Fifty CE Supervisors from across the south east protested at the entrance to the slip-road to the Rose Fitzgerald Kennedy Bridge during the opening ceremony on Wednesday (29th).
The supervisors have balloted for industrial action in a dispute over pension rights, with phased days of industrial action due to take place over the coming weeks.
The peaceful protest got underway at 2 p.m. as the supervisors gathered at the barrier along the curved road leading to the bridge.
Waving placards with ‘Respect the WRC’ (Workplace Relations Commission), `11 years waiting for pension’ and ‘Justice for CE Supervisors’ the protesters drew the attention of Taoiseach Leo Varadkar, junior ministers Paul Kehoe, Michael D’Arcy Jnr and John Paul Phelan and TDs Brendan Howlin and Malcolm Byrne.
There are approximately 1,250 CE workers employed part-time in the county in community hospitals, tourist destinations, nursing homes, in community care, tidy towns organisations etc. and if planned 24-hour, 48-hour or 72-hour work stoppages go ahead this spring there will be serious interruption across the county.
The Labour party leader got out of his car and spoke with the protesters, as did Deputy Byrne and election candidate Verona Murphy, promising to highlight their cause seeking pension entitlements, over the coming days and weeks.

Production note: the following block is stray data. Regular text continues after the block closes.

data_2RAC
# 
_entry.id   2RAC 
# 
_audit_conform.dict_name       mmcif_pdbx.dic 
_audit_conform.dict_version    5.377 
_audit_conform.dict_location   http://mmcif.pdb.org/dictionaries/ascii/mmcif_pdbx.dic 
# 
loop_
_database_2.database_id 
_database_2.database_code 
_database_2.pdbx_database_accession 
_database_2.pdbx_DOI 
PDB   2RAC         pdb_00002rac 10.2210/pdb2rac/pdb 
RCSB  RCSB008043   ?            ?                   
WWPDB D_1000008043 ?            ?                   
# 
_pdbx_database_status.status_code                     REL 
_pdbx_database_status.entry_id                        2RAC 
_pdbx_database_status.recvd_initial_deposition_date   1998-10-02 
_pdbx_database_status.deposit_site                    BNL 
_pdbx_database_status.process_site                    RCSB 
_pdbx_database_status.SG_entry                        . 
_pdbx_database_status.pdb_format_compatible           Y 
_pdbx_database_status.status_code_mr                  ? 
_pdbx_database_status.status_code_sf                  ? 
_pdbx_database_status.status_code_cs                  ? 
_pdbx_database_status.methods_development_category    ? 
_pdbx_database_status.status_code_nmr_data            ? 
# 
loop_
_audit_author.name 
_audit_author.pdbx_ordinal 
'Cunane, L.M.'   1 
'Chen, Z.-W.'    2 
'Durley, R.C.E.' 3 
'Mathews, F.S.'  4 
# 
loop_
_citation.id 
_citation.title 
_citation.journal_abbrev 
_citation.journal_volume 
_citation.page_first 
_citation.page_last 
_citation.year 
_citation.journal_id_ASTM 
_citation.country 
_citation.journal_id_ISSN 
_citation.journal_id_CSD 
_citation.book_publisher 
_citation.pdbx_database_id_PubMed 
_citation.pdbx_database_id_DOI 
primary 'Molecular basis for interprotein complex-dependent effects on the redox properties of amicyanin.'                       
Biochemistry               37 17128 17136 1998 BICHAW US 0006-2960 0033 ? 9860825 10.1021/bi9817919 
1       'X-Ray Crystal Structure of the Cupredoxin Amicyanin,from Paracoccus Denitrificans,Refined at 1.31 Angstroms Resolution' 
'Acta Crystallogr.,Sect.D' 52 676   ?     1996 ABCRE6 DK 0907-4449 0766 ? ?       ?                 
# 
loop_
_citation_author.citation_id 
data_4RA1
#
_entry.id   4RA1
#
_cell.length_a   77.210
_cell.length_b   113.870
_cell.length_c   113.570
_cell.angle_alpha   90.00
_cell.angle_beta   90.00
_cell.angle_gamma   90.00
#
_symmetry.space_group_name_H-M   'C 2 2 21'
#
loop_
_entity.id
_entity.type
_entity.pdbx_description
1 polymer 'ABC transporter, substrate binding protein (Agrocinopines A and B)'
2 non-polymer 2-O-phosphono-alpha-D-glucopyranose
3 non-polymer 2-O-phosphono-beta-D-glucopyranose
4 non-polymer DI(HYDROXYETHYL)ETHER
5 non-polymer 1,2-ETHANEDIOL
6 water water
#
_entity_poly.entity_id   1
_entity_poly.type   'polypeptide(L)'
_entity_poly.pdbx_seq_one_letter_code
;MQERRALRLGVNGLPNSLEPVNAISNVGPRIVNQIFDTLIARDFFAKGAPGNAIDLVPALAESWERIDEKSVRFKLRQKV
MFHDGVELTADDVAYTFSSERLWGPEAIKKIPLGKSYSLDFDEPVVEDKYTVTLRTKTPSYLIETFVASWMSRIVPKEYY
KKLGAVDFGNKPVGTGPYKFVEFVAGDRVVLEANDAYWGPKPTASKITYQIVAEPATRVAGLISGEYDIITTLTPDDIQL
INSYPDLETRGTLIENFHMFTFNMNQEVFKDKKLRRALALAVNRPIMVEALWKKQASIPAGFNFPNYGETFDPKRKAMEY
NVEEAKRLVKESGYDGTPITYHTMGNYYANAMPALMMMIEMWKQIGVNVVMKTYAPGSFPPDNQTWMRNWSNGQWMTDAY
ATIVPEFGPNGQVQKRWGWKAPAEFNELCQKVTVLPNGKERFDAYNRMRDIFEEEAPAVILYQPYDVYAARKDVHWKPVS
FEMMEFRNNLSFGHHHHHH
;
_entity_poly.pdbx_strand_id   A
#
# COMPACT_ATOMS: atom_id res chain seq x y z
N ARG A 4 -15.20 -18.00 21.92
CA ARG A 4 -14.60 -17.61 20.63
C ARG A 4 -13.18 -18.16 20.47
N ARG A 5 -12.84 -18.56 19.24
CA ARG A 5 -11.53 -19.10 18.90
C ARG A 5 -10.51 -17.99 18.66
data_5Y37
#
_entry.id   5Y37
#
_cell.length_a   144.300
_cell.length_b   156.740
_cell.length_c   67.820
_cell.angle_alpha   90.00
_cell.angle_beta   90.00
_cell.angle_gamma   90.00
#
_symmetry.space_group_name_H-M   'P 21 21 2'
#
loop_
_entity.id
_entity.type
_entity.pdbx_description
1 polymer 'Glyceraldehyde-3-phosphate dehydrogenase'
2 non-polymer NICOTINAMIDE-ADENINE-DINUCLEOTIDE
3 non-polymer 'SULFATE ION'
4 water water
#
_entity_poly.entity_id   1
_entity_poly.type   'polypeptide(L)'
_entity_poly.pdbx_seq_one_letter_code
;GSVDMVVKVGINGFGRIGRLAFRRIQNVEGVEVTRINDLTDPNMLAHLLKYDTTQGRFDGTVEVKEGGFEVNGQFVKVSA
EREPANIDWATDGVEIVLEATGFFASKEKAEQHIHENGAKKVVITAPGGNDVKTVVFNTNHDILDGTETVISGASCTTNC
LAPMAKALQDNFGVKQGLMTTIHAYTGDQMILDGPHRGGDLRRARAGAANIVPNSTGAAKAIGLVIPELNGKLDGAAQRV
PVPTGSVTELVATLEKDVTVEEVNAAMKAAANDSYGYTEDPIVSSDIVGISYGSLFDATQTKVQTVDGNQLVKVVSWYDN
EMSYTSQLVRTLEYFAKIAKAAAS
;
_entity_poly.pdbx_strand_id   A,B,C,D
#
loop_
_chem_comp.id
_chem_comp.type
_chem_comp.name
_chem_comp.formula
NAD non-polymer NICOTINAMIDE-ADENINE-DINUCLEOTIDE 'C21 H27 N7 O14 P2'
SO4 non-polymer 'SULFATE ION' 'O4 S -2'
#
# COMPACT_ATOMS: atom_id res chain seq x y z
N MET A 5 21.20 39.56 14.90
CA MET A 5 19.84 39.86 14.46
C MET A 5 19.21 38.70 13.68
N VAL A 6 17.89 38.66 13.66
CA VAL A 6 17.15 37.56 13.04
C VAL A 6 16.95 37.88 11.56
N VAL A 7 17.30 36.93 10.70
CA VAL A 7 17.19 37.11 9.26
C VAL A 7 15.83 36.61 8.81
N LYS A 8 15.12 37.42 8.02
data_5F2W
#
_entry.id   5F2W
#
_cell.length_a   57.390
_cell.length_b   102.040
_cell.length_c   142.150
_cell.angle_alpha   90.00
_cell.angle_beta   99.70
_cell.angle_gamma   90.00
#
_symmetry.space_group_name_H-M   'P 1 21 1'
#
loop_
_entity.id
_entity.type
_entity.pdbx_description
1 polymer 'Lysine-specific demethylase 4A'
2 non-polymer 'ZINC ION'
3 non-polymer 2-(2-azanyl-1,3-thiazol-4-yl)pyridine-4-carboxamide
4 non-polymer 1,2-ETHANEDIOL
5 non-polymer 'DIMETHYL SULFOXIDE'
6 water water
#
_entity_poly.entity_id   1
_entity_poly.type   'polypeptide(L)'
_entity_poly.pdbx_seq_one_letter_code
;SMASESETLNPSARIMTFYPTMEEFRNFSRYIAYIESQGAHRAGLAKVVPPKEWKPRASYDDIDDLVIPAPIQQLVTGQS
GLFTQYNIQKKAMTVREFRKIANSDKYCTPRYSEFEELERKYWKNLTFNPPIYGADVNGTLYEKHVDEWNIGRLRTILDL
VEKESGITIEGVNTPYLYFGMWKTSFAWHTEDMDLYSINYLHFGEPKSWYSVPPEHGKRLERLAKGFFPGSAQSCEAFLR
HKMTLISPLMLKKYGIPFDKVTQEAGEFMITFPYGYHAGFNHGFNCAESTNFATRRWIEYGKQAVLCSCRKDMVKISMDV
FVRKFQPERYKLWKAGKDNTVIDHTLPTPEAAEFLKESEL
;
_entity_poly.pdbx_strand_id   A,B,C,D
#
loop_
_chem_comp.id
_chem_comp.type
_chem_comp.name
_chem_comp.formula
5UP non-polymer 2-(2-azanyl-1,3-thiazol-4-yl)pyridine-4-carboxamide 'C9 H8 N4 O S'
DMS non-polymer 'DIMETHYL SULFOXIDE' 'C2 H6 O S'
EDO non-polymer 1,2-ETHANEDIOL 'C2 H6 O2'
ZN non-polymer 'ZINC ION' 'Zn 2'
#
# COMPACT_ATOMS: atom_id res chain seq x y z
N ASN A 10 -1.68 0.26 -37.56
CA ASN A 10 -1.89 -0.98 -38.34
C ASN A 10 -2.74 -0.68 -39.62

Eleven of the supervisors previously made their case outside minister of state Paul Kehoe’s office in mid-January.
One of the New Ross based supervisors said: ‘We got a lot of support from the non governmental parties and from passersby who honked their horns.’
A further protest is being considered outside Mr D’Arcy’s office this week.
Fórsa Assistant General Secretary, Ian McDonnell, said: `There is considerable anger among CE supervisors concerning their treatment by the Government after more than a decade of waiting for the 2008 Labour Court recommendation regarding their pension rights to be implemented.’
Representatives of the workers received a commitment from the Minister for Employment Affairs and Social Protection, Regina Doherty, in May 2019 that the pension issue would be dealt with. This led them to suspend planned industrial action at that time.
`Unfortunately, the minister failed to live up to her commitment due to the refusal of the Department of Public Expenditure and Reform to provide the funding necessary for the Government to implement the Labour Court recommendation. This situation has led many CE supervisors to believe they have been left with no option but to implement a major escalation of their long running campaign.’